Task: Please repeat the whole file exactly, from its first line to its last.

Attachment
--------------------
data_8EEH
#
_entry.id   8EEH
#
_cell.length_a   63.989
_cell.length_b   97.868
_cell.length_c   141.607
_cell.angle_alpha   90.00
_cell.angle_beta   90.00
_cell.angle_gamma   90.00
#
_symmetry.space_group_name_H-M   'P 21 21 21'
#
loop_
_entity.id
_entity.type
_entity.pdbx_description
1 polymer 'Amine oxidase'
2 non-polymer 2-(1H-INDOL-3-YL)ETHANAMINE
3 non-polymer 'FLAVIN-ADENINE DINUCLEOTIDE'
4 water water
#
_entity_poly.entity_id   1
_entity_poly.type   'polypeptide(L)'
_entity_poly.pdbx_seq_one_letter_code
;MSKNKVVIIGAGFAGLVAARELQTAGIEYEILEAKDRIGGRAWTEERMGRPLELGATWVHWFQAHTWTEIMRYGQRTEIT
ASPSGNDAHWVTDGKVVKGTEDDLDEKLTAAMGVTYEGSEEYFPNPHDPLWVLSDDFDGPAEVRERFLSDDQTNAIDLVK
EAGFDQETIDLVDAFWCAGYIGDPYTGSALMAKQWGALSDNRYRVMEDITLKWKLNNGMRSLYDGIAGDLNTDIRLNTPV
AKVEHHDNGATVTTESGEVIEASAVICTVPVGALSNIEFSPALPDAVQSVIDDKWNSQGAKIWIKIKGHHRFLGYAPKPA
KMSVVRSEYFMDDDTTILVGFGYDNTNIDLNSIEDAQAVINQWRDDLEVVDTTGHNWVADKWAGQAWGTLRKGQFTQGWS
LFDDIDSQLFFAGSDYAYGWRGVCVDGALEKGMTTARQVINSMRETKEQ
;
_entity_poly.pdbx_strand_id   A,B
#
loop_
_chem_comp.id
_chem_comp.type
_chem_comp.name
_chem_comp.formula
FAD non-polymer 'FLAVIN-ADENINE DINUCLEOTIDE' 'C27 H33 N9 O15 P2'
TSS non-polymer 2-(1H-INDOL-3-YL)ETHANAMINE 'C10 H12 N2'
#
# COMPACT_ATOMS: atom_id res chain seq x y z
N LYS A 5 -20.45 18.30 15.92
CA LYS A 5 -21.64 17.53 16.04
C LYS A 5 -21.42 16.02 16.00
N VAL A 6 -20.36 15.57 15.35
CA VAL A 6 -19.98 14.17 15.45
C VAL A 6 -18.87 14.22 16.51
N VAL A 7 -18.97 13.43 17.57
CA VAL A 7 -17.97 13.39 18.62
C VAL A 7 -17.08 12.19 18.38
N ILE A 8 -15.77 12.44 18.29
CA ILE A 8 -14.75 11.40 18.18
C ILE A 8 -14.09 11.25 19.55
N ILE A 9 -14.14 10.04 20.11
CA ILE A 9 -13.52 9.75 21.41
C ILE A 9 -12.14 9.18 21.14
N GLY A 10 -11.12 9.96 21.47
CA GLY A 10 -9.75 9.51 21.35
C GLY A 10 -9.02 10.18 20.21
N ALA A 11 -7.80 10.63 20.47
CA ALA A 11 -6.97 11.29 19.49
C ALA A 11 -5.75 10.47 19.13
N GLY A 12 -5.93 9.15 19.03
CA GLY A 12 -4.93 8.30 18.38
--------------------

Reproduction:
data_8EEH
#
_entry.id   8EEH
#
_cell.length_a   63.989
_cell.length_b   97.868
_cell.length_c   141.607
_cell.angle_alpha   90.00
_cell.angle_beta   90.00
_cell.angle_gamma   90.00
#
_symmetry.space_group_name_H-M   'P 21 21 21'
#
loop_
_entity.id
_entity.type
_entity.pdbx_description
1 polymer 'Amine oxidase'
2 non-polymer 2-(1H-INDOL-3-YL)ETHANAMINE
3 non-polymer 'FLAVIN-ADENINE DINUCLEOTIDE'
4 water water
#
_entity_poly.entity_id   1
_entity_poly.type   'polypeptide(L)'
_entity_poly.pdbx_seq_one_letter_code
;MSKNKVVIIGAGFAGLVAARELQTAGIEYEILEAKDRIGGRAWTEERMGRPLELGATWVHWFQAHTWTEIMRYGQRTEIT
ASPSGNDAHWVTDGKVVKGTEDDLDEKLTAAMGVTYEGSEEYFPNPHDPLWVLSDDFDGPAEVRERFLSDDQTNAIDLVK
EAGFDQETIDLVDAFWCAGYIGDPYTGSALMAKQWGALSDNRYRVMEDITLKWKLNNGMRSLYDGIAGDLNTDIRLNTPV
AKVEHHDNGATVTTESGEVIEASAVICTVPVGALSNIEFSPALPDAVQSVIDDKWNSQGAKIWIKIKGHHRFLGYAPKPA
KMSVVRSEYFMDDDTTILVGFGYDNTNIDLNSIEDAQAVINQWRDDLEVVDTTGHNWVADKWAGQAWGTLRKGQFTQGWS
LFDDIDSQLFFAGSDYAYGWRGVCVDGALEKGMTTARQVINSMRETKEQ
;
_entity_poly.pdbx_strand_id   A,B
#
loop_
_chem_comp.id
_chem_comp.type
_chem_comp.name
_chem_comp.formula
FAD non-polymer 'FLAVIN-ADENINE DINUCLEOTIDE' 'C27 H33 N9 O15 P2'
TSS non-polymer 2-(1H-INDOL-3-YL)ETHANAMINE 'C10 H12 N2'
#
# COMPACT_ATOMS: atom_id res chain seq x y z
N LYS A 5 -20.45 18.30 15.92
CA LYS A 5 -21.64 17.53 16.04
C LYS A 5 -21.42 16.02 16.00
N VAL A 6 -20.36 15.57 15.35
CA VAL A 6 -19.98 14.17 15.45
C VAL A 6 -18.87 14.22 16.51
N VAL A 7 -18.97 13.43 17.57
CA VAL A 7 -17.97 13.39 18.62
C VAL A 7 -17.08 12.19 18.38
N ILE A 8 -15.77 12.44 18.29
CA ILE A 8 -14.75 11.40 18.18
C ILE A 8 -14.09 11.25 19.55
N ILE A 9 -14.14 10.04 20.11
CA ILE A 9 -13.52 9.75 21.41
C ILE A 9 -12.14 9.18 21.14
N GLY A 10 -11.12 9.96 21.47
CA GLY A 10 -9.75 9.51 21.35
C GLY A 10 -9.02 10.18 20.21
N ALA A 11 -7.80 10.63 20.47
CA ALA A 11 -6.97 11.29 19.49
C ALA A 11 -5.75 10.47 19.13
N GLY A 12 -5.93 9.15 19.03
CA GLY A 12 -4.93 8.30 18.38